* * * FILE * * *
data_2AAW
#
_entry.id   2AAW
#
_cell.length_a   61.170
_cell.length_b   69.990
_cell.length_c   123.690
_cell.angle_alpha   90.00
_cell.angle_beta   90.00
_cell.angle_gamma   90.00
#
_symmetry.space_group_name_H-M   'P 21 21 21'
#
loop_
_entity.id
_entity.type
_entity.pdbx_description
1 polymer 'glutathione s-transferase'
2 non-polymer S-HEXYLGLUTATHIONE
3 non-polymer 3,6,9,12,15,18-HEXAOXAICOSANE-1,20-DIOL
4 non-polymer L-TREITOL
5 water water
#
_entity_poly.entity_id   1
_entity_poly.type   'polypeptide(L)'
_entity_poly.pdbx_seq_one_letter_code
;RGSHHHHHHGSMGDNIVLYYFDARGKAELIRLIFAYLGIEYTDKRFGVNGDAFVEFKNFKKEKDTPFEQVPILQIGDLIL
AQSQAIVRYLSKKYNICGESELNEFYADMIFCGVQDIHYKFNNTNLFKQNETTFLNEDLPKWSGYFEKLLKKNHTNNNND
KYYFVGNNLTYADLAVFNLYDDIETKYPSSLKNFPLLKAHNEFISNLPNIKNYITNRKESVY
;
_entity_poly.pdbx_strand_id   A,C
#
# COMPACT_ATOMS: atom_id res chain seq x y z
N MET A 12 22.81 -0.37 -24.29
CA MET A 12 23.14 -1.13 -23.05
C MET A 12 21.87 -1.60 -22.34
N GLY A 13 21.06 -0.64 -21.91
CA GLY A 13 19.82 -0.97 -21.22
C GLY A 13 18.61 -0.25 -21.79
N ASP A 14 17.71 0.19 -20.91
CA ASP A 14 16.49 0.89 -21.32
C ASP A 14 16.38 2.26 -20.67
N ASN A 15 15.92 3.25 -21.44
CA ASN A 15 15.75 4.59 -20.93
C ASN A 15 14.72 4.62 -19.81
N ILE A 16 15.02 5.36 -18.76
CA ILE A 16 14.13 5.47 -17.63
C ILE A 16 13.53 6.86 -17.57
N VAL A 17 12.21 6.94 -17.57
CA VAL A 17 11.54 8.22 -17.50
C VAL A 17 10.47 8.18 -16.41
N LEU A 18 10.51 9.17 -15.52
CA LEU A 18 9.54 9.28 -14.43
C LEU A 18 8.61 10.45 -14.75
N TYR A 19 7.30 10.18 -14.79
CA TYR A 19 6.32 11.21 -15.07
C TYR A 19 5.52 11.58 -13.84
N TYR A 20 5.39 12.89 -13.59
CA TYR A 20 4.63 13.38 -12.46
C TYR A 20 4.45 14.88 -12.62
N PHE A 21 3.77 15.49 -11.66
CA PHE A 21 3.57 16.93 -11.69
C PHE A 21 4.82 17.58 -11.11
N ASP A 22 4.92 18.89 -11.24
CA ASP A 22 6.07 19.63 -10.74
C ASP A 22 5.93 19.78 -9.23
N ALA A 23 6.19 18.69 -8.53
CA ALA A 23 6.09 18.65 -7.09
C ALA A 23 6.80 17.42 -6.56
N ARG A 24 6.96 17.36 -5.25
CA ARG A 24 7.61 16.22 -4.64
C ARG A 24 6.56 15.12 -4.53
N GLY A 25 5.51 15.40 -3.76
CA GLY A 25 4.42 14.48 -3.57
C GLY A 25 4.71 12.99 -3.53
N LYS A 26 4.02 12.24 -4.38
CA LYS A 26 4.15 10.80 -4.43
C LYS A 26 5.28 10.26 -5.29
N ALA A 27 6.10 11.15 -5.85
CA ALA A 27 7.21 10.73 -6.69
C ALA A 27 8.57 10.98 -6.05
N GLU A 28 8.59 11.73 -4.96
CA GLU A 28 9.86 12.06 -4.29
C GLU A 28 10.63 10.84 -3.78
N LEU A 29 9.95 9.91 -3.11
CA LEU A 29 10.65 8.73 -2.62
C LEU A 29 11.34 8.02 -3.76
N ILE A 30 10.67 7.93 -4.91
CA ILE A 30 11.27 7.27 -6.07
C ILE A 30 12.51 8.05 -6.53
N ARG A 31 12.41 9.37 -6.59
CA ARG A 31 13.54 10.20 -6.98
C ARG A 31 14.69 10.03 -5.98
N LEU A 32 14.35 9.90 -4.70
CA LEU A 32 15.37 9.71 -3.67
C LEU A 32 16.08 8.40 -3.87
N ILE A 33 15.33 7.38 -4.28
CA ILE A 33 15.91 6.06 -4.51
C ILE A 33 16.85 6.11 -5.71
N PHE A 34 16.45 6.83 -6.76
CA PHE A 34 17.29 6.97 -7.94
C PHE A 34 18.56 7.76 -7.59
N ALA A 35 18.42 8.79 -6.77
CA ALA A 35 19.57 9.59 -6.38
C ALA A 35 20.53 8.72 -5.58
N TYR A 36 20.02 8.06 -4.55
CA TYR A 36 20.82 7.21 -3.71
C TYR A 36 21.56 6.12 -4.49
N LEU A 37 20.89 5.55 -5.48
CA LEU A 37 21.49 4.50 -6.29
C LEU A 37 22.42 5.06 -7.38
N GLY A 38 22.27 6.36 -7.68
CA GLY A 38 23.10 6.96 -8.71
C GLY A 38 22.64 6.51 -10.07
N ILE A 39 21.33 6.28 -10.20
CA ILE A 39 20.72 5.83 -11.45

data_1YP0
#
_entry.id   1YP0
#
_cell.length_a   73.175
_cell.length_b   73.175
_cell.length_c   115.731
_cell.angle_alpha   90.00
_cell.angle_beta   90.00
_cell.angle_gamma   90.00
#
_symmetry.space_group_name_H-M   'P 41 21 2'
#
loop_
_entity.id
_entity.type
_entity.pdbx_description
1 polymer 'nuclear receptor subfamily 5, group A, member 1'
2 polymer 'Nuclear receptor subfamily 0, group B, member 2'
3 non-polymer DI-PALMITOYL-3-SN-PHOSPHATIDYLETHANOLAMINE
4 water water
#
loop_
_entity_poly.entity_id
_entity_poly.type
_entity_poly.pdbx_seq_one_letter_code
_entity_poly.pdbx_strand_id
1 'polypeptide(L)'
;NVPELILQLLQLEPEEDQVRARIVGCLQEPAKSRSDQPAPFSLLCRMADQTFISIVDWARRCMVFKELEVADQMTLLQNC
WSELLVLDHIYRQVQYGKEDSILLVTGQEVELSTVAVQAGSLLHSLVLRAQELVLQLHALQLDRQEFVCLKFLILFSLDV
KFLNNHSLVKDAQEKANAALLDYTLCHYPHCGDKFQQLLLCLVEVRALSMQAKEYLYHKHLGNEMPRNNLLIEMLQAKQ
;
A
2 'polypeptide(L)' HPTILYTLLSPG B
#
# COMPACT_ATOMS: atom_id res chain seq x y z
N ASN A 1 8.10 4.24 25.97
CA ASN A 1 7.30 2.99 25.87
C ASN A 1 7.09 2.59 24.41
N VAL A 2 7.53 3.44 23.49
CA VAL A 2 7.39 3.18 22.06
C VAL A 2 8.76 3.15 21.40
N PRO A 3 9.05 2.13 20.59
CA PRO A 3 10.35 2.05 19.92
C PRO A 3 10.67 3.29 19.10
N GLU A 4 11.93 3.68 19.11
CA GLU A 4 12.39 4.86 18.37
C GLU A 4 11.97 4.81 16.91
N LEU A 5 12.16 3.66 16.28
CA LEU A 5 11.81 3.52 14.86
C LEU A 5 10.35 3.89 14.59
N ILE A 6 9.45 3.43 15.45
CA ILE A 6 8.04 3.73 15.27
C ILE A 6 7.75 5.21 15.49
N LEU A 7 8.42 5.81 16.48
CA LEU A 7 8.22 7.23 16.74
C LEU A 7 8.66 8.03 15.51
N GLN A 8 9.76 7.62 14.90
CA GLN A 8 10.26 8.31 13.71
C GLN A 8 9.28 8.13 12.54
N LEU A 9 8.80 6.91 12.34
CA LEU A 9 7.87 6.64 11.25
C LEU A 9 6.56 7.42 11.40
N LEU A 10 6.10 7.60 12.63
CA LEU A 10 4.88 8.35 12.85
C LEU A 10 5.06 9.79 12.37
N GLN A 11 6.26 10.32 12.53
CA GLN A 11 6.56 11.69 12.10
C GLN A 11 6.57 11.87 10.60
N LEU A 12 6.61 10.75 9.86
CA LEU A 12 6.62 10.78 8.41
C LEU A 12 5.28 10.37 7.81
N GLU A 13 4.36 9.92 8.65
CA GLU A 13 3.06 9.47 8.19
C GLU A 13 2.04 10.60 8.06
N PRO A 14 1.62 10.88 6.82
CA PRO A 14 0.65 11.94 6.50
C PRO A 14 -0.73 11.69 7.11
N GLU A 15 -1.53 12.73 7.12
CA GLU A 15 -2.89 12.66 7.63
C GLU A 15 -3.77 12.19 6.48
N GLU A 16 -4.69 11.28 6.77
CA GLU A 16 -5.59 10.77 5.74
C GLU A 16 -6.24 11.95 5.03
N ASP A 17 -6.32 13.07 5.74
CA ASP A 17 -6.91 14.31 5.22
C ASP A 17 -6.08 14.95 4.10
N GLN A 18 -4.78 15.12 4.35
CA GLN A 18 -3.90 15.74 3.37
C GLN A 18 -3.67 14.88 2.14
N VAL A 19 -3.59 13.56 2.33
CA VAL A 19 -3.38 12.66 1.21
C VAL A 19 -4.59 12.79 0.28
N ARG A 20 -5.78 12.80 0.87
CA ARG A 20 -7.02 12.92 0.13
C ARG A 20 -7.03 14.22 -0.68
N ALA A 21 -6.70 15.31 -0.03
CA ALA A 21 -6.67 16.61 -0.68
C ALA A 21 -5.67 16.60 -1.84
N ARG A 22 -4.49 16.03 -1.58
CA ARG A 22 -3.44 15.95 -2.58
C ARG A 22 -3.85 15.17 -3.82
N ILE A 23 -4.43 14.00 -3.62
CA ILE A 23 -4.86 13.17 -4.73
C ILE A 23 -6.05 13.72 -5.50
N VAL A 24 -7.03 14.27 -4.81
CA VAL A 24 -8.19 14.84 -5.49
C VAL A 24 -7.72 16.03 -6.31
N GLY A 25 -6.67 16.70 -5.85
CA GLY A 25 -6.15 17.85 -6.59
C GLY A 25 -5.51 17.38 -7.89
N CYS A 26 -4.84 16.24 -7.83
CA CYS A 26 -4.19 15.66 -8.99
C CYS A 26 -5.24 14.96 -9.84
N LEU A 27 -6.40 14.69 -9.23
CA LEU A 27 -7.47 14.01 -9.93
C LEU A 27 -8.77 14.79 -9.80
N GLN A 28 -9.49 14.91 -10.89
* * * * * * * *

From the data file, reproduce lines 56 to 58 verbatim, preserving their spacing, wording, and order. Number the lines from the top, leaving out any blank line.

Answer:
CA TYR A 19 6.32 11.21 -15.07
C TYR A 19 5.52 11.58 -13.84
N TYR A 20 5.39 12.89 -13.59